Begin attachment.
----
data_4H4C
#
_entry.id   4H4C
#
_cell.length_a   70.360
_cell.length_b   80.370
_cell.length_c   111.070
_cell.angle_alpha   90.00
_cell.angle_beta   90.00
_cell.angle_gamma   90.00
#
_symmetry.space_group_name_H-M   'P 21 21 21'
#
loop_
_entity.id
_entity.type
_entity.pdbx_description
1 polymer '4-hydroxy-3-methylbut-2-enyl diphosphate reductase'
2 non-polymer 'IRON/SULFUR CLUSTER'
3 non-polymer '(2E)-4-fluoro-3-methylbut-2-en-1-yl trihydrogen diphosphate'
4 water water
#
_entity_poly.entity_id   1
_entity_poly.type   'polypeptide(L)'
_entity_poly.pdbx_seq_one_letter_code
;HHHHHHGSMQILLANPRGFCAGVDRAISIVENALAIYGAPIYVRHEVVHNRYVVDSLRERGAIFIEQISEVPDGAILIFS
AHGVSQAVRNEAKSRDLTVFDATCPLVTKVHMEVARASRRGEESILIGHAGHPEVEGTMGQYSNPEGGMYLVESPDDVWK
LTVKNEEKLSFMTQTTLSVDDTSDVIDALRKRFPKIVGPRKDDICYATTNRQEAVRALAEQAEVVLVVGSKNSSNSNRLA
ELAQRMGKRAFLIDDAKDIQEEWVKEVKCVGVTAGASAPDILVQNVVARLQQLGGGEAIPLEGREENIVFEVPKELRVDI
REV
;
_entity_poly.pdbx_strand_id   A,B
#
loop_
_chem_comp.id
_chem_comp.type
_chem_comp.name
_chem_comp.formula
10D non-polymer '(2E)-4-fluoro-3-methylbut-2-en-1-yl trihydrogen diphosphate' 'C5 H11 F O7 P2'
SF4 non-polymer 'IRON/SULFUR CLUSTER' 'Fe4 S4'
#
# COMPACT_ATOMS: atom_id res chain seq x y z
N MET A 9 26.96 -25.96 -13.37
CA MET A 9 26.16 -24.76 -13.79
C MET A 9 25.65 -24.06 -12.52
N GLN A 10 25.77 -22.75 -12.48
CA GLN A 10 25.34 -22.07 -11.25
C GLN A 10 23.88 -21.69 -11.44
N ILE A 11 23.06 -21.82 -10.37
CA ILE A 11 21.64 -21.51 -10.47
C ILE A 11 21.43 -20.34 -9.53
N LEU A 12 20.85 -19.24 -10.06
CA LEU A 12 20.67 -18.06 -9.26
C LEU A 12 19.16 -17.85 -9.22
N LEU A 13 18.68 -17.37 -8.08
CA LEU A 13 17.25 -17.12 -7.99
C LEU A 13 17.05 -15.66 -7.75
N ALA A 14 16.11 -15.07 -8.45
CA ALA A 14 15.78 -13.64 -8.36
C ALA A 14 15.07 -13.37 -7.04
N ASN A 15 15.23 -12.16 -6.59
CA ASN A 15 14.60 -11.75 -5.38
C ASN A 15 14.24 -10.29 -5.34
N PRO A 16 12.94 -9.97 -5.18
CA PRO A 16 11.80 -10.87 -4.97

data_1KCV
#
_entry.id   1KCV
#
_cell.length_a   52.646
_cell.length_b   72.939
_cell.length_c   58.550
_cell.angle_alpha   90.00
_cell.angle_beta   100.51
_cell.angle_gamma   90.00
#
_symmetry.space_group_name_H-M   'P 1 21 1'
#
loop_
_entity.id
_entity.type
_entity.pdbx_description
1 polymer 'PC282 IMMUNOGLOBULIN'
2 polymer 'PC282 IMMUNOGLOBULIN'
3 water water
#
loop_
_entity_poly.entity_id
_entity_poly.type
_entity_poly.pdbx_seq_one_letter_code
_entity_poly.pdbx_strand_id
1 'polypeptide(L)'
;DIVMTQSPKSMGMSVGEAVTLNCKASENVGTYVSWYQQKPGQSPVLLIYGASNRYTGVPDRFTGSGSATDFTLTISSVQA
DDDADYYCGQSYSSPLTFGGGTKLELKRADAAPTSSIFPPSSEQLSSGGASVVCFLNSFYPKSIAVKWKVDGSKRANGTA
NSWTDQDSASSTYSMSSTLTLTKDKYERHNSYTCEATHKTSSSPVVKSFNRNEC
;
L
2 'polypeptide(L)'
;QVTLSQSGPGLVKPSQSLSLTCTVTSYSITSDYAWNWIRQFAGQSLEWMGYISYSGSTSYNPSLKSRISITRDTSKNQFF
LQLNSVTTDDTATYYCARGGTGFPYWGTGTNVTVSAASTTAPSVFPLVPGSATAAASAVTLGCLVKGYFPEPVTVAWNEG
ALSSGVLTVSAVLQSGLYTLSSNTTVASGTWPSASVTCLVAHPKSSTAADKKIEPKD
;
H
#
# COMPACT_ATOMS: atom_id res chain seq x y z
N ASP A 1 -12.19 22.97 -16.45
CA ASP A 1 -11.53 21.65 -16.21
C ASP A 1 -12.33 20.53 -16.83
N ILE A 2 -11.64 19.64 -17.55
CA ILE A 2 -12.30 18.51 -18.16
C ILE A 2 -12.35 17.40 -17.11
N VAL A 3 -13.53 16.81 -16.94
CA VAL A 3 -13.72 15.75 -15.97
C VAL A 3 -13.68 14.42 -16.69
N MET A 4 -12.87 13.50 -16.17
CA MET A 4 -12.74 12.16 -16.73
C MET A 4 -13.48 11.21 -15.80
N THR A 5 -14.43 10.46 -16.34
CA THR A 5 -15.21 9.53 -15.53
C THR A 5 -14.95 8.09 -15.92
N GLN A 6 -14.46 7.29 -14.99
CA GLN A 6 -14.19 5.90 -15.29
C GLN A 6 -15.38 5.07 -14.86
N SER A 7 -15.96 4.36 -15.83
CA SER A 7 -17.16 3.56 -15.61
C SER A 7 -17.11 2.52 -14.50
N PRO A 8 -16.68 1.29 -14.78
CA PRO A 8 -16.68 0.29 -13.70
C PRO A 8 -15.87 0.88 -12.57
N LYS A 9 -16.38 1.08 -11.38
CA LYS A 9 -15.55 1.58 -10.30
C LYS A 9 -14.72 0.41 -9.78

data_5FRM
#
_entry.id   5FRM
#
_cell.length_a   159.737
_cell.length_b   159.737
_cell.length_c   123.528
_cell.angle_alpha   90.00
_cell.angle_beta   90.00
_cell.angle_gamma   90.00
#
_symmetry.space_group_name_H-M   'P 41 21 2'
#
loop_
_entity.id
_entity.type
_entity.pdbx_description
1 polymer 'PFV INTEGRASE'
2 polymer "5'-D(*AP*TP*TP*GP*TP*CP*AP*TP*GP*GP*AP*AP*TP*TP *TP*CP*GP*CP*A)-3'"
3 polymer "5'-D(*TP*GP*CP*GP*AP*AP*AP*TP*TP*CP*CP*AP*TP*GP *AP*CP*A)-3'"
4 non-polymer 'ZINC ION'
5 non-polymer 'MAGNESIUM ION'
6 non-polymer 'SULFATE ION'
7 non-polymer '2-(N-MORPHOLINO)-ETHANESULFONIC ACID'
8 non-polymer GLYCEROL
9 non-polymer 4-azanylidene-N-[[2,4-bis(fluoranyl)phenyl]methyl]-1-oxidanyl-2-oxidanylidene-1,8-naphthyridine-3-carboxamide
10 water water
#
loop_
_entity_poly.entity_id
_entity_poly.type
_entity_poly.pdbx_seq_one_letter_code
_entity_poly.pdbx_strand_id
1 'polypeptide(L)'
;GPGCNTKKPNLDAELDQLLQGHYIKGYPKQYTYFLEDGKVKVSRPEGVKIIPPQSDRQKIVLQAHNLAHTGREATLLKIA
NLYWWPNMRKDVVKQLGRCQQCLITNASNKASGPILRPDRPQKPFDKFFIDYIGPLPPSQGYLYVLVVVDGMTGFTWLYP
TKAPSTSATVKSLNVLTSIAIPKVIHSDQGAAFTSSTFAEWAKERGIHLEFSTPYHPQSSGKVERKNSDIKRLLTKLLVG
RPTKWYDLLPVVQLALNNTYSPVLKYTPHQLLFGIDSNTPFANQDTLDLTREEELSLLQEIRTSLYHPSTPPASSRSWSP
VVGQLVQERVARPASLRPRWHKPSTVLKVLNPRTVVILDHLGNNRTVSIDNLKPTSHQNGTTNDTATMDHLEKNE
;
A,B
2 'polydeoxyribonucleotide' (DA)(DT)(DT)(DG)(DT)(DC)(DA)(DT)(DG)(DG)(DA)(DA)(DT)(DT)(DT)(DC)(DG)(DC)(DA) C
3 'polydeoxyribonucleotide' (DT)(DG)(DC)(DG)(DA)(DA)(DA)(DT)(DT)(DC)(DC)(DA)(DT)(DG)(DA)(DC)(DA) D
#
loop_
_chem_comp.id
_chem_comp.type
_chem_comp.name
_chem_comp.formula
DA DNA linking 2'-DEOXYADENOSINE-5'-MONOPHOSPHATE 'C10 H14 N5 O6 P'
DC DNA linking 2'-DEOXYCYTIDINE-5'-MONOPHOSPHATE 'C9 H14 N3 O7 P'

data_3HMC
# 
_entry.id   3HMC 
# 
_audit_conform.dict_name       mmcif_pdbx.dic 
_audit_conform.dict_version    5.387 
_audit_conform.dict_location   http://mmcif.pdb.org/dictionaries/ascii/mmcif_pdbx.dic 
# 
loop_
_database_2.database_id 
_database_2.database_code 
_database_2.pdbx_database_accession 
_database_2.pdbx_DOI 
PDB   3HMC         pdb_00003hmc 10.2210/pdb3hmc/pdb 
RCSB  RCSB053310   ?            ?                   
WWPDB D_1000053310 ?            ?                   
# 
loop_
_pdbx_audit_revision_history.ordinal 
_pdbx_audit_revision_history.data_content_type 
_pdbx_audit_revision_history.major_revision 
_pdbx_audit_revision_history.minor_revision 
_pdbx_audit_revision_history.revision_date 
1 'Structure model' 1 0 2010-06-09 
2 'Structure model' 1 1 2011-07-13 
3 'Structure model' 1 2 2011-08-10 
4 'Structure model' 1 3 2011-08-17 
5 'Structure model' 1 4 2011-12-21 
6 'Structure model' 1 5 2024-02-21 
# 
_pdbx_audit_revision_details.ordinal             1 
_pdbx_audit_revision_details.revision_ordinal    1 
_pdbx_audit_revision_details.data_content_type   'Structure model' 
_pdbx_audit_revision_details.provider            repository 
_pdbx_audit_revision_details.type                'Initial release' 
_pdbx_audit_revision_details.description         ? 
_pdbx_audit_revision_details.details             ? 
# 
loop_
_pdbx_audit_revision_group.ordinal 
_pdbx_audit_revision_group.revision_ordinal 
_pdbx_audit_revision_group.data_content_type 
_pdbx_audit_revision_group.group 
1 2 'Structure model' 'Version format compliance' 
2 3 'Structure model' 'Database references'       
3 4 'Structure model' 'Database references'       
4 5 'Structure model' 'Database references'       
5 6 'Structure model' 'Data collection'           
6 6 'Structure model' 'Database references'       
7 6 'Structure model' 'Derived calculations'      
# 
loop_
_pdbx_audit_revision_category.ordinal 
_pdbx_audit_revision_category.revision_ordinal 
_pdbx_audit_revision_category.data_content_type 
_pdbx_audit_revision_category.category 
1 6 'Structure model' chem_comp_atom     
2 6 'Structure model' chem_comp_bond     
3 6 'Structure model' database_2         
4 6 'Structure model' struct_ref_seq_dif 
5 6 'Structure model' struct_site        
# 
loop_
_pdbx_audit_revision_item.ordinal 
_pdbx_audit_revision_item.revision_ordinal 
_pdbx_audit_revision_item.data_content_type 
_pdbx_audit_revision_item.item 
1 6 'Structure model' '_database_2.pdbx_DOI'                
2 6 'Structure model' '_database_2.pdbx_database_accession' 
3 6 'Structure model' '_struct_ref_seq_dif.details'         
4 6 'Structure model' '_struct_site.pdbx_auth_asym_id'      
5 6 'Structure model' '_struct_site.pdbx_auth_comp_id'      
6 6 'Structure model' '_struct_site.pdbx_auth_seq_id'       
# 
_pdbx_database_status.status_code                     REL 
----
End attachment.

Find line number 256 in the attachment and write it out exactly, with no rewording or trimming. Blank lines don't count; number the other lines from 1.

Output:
6 6 'Structure model' '_struct_site.pdbx_auth_seq_id'       